The first came a few weeks ago when fashion blogger and editor Jillian Mercado was featured in Diesel’s new “We Are Connected” campaign. The news of the advertisement featuring Mercado (and her wheelchair) soon went viral with publications including Elle, The Guardian, CNN, and the Daily Mail covering the story. The advertisement itself has appeared in shop windows, billboards and US Vogue. It’s a great image, and has kickstarted a debate about the visibility of disabled people in the media in general as well as the fashion industry.
What I particularly love about the advert is that Mercado looks not only beautiful, but incredibly cool. In media representations of disabled people, we’re so often presented to either inspire or be pitied. We’re the supercrip with the phenomenal achievements (“Man with no legs climbs Mount Kilimanjaro!” etc), or the tragic charity case. The refreshing thing about Mercado’s inclusion is that it feels totally natural in the context of the campaign, which features a combination of models, bloggers, artists and fashion industry types (or as the website for the campaign puts it “creative micro-cultures that represent the bravery and ingenuity of the Diesel brand.”) Mercado herself is an accomplished fashion blogger and the executive editorial director of We The Urban magazine. Compare this with other campaigns featuring disabled models such as one by the Debenhams department store in 2010, which seemed desperate to show how inclusive they were, only to fail to use any of these models in the future. It was great to see so much coverage of the campaign in the media, most of which seemed to understand the importance of seeing disabled people included in such a way (although the coverage also highlighted the desperate need for the wider adoption of the National Center on Disability and Journalism style-guide. Seriously, if I have to read the terms “wheelchair-bound” or “suffers from” again I’m going to scream.)Two weeks ago, during New York Fashion Week, Dr. Danielle Sheypuk, a psychologist and Ms Wheelchair New York, worked the runway for designer Carrie Hammer. In an interview with The Guardian, Sheypuk discusses the importance of seeing disabled people represented in the fashion world and in an industry well criticised for its lack of diversity, she has a good point. By being made visible, disabled people can challenge the assumptions that we are unattractive, undesirable and unworthy of being seen. However, it was the following quote which struck me as most interesting:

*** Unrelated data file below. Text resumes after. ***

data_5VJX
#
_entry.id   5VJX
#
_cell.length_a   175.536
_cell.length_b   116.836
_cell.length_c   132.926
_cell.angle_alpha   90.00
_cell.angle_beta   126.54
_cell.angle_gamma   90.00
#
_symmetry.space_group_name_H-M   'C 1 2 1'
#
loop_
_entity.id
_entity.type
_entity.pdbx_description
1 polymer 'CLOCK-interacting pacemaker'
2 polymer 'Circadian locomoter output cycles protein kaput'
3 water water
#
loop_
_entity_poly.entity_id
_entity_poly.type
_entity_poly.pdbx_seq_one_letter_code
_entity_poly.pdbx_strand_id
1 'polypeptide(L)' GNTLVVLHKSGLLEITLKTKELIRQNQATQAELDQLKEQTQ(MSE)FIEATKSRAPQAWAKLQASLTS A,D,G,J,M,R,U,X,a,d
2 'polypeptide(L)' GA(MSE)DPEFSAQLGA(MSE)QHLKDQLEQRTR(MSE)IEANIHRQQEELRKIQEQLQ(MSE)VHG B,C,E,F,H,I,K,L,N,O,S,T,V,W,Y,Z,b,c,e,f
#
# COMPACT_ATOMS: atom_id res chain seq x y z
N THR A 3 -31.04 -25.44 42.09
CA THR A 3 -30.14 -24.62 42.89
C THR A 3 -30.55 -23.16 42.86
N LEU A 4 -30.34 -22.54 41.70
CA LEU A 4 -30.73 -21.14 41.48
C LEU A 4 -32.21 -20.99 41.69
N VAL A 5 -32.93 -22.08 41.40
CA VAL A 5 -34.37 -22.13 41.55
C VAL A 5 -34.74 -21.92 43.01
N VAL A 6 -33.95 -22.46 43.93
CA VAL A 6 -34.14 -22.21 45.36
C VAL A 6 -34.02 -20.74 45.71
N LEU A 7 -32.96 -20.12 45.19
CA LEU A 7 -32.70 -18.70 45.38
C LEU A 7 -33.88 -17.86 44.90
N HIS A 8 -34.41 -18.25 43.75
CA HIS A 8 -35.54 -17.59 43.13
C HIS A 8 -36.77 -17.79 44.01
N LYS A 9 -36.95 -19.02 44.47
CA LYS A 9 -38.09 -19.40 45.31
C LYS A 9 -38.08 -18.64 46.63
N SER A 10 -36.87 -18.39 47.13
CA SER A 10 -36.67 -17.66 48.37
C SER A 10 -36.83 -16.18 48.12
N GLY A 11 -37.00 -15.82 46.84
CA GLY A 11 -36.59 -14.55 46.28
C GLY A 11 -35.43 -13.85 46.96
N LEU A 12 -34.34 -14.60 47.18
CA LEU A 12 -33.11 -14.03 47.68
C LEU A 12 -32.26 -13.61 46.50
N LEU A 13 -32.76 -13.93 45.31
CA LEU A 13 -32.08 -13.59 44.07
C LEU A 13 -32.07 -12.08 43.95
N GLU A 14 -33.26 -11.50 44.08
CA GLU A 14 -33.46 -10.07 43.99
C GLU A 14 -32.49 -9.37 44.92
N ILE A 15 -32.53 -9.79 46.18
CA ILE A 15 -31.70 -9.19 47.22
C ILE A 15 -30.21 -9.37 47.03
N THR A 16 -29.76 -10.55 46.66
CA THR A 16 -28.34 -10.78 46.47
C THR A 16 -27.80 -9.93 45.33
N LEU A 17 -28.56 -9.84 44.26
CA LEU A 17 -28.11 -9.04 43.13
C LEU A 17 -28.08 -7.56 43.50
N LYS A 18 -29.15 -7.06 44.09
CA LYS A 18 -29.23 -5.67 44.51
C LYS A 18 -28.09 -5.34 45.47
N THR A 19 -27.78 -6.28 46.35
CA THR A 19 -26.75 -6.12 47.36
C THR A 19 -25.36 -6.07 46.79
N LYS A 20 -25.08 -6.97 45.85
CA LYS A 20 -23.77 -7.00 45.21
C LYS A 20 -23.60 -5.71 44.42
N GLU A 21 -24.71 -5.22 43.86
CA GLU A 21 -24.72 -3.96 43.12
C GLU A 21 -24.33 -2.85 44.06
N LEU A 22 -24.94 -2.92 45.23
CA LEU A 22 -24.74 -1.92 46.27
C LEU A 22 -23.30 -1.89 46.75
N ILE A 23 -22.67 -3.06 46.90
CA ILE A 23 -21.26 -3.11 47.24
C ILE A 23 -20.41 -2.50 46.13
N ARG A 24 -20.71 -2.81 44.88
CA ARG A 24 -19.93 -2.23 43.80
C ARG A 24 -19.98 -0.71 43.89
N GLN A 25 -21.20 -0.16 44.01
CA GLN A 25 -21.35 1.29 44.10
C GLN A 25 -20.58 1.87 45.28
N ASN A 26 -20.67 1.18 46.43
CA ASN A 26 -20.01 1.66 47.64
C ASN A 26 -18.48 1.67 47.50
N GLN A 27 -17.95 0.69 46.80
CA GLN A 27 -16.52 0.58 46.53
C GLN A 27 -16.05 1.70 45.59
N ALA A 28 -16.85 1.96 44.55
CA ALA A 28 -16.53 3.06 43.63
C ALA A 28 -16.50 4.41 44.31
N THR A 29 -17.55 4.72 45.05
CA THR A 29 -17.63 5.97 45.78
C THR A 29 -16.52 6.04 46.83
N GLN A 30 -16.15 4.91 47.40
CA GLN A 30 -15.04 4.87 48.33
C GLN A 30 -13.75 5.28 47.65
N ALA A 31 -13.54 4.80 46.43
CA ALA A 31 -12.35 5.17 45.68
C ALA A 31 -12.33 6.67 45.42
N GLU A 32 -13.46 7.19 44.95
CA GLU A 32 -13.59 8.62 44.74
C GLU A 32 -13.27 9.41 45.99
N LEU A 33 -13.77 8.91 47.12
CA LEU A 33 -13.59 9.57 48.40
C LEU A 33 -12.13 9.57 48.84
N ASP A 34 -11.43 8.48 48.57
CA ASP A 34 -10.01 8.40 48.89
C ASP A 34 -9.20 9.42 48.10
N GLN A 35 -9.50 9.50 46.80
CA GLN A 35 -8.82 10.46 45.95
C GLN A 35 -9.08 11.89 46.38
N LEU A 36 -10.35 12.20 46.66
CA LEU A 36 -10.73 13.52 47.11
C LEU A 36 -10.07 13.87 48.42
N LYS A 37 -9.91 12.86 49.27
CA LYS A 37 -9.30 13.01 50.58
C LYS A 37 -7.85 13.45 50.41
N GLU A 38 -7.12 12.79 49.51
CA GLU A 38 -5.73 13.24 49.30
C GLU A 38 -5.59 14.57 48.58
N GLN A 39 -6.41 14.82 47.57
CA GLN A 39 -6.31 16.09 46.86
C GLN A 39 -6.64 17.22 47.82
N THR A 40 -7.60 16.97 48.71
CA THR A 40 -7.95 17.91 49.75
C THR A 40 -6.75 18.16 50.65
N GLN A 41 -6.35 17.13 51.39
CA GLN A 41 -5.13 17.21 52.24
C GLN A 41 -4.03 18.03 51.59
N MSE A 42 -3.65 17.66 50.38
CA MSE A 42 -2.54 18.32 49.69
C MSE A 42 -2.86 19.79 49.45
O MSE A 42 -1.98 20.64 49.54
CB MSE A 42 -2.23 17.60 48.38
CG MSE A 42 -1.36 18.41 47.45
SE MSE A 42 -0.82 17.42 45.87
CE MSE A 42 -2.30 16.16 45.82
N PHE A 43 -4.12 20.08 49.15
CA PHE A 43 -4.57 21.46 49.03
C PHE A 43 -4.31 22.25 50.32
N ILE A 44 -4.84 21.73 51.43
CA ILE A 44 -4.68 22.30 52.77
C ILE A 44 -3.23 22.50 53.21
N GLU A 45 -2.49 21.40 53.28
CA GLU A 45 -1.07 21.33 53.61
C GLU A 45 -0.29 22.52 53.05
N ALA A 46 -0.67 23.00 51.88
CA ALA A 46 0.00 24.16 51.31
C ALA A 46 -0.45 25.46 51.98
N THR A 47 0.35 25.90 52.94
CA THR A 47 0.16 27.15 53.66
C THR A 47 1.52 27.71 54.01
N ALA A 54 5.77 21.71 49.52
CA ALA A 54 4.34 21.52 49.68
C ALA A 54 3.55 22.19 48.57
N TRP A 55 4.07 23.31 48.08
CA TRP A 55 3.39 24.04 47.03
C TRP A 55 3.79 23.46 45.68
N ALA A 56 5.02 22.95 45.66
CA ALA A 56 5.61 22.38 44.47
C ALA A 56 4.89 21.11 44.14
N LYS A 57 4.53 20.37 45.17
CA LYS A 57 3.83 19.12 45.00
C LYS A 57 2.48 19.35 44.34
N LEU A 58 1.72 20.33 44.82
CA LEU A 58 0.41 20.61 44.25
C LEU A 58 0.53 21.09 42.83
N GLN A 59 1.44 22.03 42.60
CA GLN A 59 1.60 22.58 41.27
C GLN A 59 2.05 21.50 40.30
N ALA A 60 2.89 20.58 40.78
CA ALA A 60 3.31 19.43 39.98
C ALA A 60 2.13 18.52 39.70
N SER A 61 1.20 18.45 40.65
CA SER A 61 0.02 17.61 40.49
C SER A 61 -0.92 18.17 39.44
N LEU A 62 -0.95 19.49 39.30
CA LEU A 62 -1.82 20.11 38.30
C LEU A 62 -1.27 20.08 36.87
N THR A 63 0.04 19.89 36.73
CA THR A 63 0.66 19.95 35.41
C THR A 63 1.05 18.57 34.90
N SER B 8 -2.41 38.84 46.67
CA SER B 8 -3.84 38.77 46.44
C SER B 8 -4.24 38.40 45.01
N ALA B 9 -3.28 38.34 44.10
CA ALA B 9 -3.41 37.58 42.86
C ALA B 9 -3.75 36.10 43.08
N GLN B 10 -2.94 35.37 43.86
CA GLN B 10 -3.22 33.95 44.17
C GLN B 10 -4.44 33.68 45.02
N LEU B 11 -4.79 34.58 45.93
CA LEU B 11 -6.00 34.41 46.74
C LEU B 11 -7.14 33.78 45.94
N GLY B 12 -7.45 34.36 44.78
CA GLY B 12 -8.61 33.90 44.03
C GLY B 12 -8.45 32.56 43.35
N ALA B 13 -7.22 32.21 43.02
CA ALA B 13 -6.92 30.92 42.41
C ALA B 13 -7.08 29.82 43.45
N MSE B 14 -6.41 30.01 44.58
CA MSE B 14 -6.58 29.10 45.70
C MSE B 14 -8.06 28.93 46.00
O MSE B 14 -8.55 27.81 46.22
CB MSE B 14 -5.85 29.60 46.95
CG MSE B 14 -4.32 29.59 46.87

“I think it’s very important for the spectrum of fashion designers (low- to high-end designers) to recognize their consumers with disabilities, and I don’t think that any designer really does a good job at that. We are essentially never pitched to, and virtually ignored when it comes to fashion.”
The idea of disabled people as consumers can be looked at in a number of ways. Firstly, what impact does seeing disabled models have on other disabled people? Are we more likely to purchase from brands which have made an effort to include those who are disabled? I’m reminded of the following quote from writer Junot Díaz on representation;
“If you want to make a human being into a monster, deny them, at the cultural level, any reflection of themselves”
Maybe by seeing representations that reflect us in some way (sometimes for the first time), we can not only feel a sense of worth, but are more likely to feel as though these brands are “for us”. If you’re part of a group that is so often ignored or negatively represented, it can be tempting to latch on to any positive representation you see. Of course, the media coverage of both the Diesel campaign and Sheypuk’s appearance in the Carrie Hammer show suggests that the publicity gained is beneficial to the brands themselves, but I’m going to put cynicism aside and suggest that this was a pleasant side-effect, rather than the reason they happened in the first place.